The Pump, the Heart of Any Hydraulic System

Richard Hacker, ACE, Accent Electronic Controls Inc.
Special Collaboration

This article is the first one in a series of five dealing with the hydraulic accessories of snow clearing trucks and their tools. These articles aim at supplying some essential information and, above all, make buyers and users ask questions before purchasing any snow clearing equipment.

Since at least five decades all snow removal trucks use a hydraulic system to operate their equipments. Hydraulic systems have seen major improvements, so this topic deserves a serious update.

Hydraulic system functions
A snow removal truck with plow, wing and sander has very varied demands for a hydraulic system:

  • the sander works continuously, 24 hours a day if necessary, with flows usually between 2 and 5 gallons per minute (GPM), with pressures between 400 and 1800 pounds per square inch (PSI);
  • the plough functions take a few seconds followed by long inactive periods and require between 10 and 15 GPM per function, with pressures rarely above 1000 PSI;
  • operating the ploughs must not interfere with the sander operation;
  • since four season bodies appeared on the market, raising the hoist has been added to the tasks of our hydraulic system. Rarely the hoist is used more than ten times a day, but when used it needs very high flow with pressures pretty high on occasion;
  • if we replace the gravel box with a standard V-sander in the fall, the high flow requirement for the hoist will be back in spring, and in the mean time we need a different hydraulic set-up for the sander;
  • for the sander and plough the pump must continue running even when the clutch disengages the manual transmission. Stopping the hoist during clutch operation is acceptable.

Hydraulic pump location
Traditionally the hydraulic pump is installed at the front end of the truck and driven by the engine crank shaft through a drive shaft.
On Allison automatic transmissions (3 and 4000 series) the pump may be driven by a power take off (PTO). Some configurations require a drive shaft, others don’t (direct mount).
Some engine manufacturers offer a Rear Engine Power Take Off (REPTO) as an option. Again some configurations require a drive shaft, others don’t (direct mount).

Important: Eliminating the drive shaft, reducing hose length and positioning the pump lower than the tank oil level should be the main consideration when choosing where to install the pump.

Possible pump choices
The most common system has a tandem fixed displacement pump (A), with separate valves for the sander and plough, and often a third valve that combines both pumps for increasing the hoist speed.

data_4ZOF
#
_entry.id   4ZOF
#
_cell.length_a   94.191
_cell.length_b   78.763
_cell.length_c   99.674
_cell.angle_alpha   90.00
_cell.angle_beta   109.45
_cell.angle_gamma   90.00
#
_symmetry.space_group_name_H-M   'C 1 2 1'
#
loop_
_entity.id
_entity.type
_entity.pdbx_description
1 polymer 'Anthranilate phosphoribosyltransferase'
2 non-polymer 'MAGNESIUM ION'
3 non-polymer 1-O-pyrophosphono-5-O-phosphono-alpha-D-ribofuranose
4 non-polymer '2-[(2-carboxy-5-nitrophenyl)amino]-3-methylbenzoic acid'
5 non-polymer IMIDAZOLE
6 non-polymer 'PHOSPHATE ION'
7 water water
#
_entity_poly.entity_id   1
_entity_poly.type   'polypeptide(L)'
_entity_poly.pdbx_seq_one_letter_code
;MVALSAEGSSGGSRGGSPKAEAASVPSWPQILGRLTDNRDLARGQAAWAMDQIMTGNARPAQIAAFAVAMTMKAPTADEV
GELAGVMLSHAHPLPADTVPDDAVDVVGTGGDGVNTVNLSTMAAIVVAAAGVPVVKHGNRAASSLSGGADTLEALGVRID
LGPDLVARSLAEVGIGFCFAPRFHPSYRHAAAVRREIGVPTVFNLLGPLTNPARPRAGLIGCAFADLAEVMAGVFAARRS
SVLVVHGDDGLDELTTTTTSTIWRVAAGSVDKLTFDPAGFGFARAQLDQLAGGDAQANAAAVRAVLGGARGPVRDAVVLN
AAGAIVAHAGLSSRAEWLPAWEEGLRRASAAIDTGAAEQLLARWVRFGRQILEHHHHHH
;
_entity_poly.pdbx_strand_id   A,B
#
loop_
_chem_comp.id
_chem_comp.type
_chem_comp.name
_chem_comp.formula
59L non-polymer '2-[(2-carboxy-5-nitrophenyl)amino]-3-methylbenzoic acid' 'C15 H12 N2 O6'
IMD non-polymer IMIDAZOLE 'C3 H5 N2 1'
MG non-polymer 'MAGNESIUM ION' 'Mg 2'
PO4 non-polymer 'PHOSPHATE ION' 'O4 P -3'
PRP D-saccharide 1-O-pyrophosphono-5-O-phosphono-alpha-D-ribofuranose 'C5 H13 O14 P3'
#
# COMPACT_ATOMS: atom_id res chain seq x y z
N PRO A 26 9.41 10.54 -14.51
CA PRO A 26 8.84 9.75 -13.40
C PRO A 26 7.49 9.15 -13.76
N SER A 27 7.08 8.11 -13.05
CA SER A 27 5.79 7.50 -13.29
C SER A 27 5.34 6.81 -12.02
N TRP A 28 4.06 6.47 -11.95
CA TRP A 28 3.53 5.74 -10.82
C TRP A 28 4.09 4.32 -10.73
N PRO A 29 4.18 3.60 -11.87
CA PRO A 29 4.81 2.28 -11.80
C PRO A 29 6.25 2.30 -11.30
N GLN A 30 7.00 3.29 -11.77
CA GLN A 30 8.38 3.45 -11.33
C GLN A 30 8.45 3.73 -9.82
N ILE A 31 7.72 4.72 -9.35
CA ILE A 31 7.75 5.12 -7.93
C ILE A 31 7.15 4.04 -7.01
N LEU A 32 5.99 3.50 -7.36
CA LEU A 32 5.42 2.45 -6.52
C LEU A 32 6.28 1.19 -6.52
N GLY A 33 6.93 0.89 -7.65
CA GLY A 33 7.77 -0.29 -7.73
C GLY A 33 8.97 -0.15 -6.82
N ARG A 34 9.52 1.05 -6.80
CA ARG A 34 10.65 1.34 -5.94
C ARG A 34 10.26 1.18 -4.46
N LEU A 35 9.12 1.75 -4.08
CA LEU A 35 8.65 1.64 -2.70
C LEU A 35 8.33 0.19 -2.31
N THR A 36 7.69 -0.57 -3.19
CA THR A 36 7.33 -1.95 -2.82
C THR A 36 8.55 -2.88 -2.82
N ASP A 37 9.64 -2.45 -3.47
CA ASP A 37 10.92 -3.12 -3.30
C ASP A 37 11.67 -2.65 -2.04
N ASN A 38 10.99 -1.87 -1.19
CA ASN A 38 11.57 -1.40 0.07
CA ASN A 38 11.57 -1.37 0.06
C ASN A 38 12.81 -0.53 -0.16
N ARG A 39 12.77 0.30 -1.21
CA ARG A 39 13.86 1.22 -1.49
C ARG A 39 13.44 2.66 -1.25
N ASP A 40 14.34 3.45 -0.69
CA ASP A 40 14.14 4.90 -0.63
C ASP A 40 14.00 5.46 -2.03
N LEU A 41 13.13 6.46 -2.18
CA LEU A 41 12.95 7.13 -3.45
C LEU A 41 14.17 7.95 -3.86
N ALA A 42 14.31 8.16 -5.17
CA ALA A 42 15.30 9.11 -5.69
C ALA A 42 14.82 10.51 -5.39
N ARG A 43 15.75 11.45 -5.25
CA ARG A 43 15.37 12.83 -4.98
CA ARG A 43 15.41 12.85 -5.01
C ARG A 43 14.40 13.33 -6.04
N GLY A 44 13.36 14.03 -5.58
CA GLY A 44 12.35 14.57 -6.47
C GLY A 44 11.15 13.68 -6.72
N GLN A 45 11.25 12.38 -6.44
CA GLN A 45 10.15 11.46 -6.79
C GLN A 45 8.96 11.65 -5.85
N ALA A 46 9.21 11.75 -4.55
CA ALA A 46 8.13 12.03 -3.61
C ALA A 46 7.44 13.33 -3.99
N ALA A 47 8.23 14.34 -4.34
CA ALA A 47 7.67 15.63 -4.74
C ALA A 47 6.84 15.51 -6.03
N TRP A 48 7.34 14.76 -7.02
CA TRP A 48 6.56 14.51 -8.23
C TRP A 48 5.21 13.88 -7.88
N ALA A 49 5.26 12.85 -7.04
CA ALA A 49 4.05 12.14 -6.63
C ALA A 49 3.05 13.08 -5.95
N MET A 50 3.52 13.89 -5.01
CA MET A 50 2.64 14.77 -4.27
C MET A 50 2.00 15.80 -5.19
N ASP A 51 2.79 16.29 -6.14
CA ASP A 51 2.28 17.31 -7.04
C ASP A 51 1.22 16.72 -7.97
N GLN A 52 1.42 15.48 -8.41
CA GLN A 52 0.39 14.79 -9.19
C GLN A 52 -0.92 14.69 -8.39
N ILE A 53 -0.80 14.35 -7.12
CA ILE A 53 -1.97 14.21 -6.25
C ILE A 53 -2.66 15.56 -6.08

Systems are offered that combine a single fixed displacement pump (B) with a sectional valve that incorporates all functions.

A third possibility is a variable displacement piston pump (C) (load sensing, LS) combined with a valve incorporating all truck hydraulic functions.

Selecting the pump
No matter where the pump will be installed, the pump performance will always be determined by the basic pump design, fixed or variable.

Every system built around a fixed displacement pump, simple or double (A and B), faces a dilemma: As the truck engine RPM vary greatly (600 to 2000 RPM), it is difficult to have a pump with sufficient flow at low RPM without having problems due to the surplus of oil at high RPM. Choosing valves capable of higher flows makes precision difficult, but smaller valves will create over heating problems.

If a single fixed displacement pump (B) is chosen, load sensing valves combined with an inlet section that evacuates all surplus oil are a possible solution. But each drop of oil moved by the pump is pressurised to the highest pressure required by the system, which makes these systems very inefficient and still very slow for the hoist.

A variable displacement pump (C) does not suffer from any of these limitations. It is possible to combine just about any size of pump with any size of valves, without any problem. Associated with load sensing valves the pump moves oil on demand only. This gives excellent flow at low engine RPM while having speed and precision according to function needs. These pumps also may benefit from ratios higher than 1 to 1 in PTOs and REPTOs, which increases potential pump flow from the same pump, and without any additional fuel consumption.

All load sensing pumps (C) occasionally work in the «pressure compensated» mode, which means that they try to simply maintain a pre set pressure in the system. This feature allows combining load sensing and pressure compensated valves. For all intermittent functions these pressure compensated valves offer a very interesting alternative to load sensing valves, while maintaining the benefits of the variable displacement pump.

Important: The pump is always part of a complete hydraulic system integrating various other components.

Therefore, choosing the pump must always be done with the carrier truck and its various equipments in mind. Defining the functions and performances that the truck must deliver remains the first task before even starting to consider eventual technical solutions.

The pump is more than a simple truck accessory: it is the heart of the hydraulic system. Its choice will determine to a large extent the manoeuvrability, performance and operating costs for the truck. Each vendor will propose its solution to the buyer, according to criteria that may not necessarily be those of the buyer or user. The absence of independent sources of information makes the buyer’s job much harder, but there seems to be no change in sight.

Watch for the upcoming article on: Oil distribution and hydraulic valves


Cet article est également publié en français

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